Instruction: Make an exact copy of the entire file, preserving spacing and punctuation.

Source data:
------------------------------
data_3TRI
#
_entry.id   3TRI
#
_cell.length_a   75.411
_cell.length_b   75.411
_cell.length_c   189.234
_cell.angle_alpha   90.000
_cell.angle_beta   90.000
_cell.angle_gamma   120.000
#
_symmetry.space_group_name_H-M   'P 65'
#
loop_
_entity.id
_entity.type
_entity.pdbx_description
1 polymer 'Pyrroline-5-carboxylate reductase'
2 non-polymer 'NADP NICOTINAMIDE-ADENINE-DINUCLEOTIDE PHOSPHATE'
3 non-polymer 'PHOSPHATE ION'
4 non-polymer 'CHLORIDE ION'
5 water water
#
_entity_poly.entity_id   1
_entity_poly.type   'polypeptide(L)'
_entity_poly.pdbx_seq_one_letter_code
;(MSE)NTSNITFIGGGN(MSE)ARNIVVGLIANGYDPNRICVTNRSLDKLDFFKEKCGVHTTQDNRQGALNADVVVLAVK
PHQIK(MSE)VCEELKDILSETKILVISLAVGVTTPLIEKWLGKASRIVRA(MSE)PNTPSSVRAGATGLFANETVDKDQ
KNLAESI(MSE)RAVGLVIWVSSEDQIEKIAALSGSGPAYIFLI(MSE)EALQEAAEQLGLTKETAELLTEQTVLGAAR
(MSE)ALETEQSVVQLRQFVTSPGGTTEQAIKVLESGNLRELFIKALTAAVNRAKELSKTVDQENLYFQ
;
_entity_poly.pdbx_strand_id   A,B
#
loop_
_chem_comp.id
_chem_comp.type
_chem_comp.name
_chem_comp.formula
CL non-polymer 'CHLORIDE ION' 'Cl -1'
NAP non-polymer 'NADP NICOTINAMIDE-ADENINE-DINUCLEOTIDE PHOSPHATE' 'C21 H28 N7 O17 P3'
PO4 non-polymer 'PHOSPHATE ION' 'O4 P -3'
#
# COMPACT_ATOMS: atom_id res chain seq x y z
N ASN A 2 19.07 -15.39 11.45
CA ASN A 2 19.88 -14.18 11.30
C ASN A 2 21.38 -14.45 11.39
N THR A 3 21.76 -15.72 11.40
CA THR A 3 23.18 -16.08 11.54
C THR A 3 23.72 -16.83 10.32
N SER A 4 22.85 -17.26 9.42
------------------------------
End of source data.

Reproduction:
data_3TRI
#
_entry.id   3TRI
#
_cell.length_a   75.411
_cell.length_b   75.411
_cell.length_c   189.234
_cell.angle_alpha   90.000
_cell.angle_beta   90.000
_cell.angle_gamma   120.000
#
_symmetry.space_group_name_H-M   'P 65'
#
loop_
_entity.id
_entity.type
_entity.pdbx_description
1 polymer 'Pyrroline-5-carboxylate reductase'
2 non-polymer 'NADP NICOTINAMIDE-ADENINE-DINUCLEOTIDE PHOSPHATE'
3 non-polymer 'PHOSPHATE ION'
4 non-polymer 'CHLORIDE ION'
5 water water
#
_entity_poly.entity_id   1
_entity_poly.type   'polypeptide(L)'
_entity_poly.pdbx_seq_one_letter_code
;(MSE)NTSNITFIGGGN(MSE)ARNIVVGLIANGYDPNRICVTNRSLDKLDFFKEKCGVHTTQDNRQGALNADVVVLAVK
PHQIK(MSE)VCEELKDILSETKILVISLAVGVTTPLIEKWLGKASRIVRA(MSE)PNTPSSVRAGATGLFANETVDKDQ
KNLAESI(MSE)RAVGLVIWVSSEDQIEKIAALSGSGPAYIFLI(MSE)EALQEAAEQLGLTKETAELLTEQTVLGAAR
(MSE)ALETEQSVVQLRQFVTSPGGTTEQAIKVLESGNLRELFIKALTAAVNRAKELSKTVDQENLYFQ
;
_entity_poly.pdbx_strand_id   A,B
#
loop_
_chem_comp.id
_chem_comp.type
_chem_comp.name
_chem_comp.formula
CL non-polymer 'CHLORIDE ION' 'Cl -1'
NAP non-polymer 'NADP NICOTINAMIDE-ADENINE-DINUCLEOTIDE PHOSPHATE' 'C21 H28 N7 O17 P3'
PO4 non-polymer 'PHOSPHATE ION' 'O4 P -3'
#
# COMPACT_ATOMS: atom_id res chain seq x y z
N ASN A 2 19.07 -15.39 11.45
CA ASN A 2 19.88 -14.18 11.30
C ASN A 2 21.38 -14.45 11.39
N THR A 3 21.76 -15.72 11.40
CA THR A 3 23.18 -16.08 11.54
C THR A 3 23.72 -16.83 10.32
N SER A 4 22.85 -17.26 9.42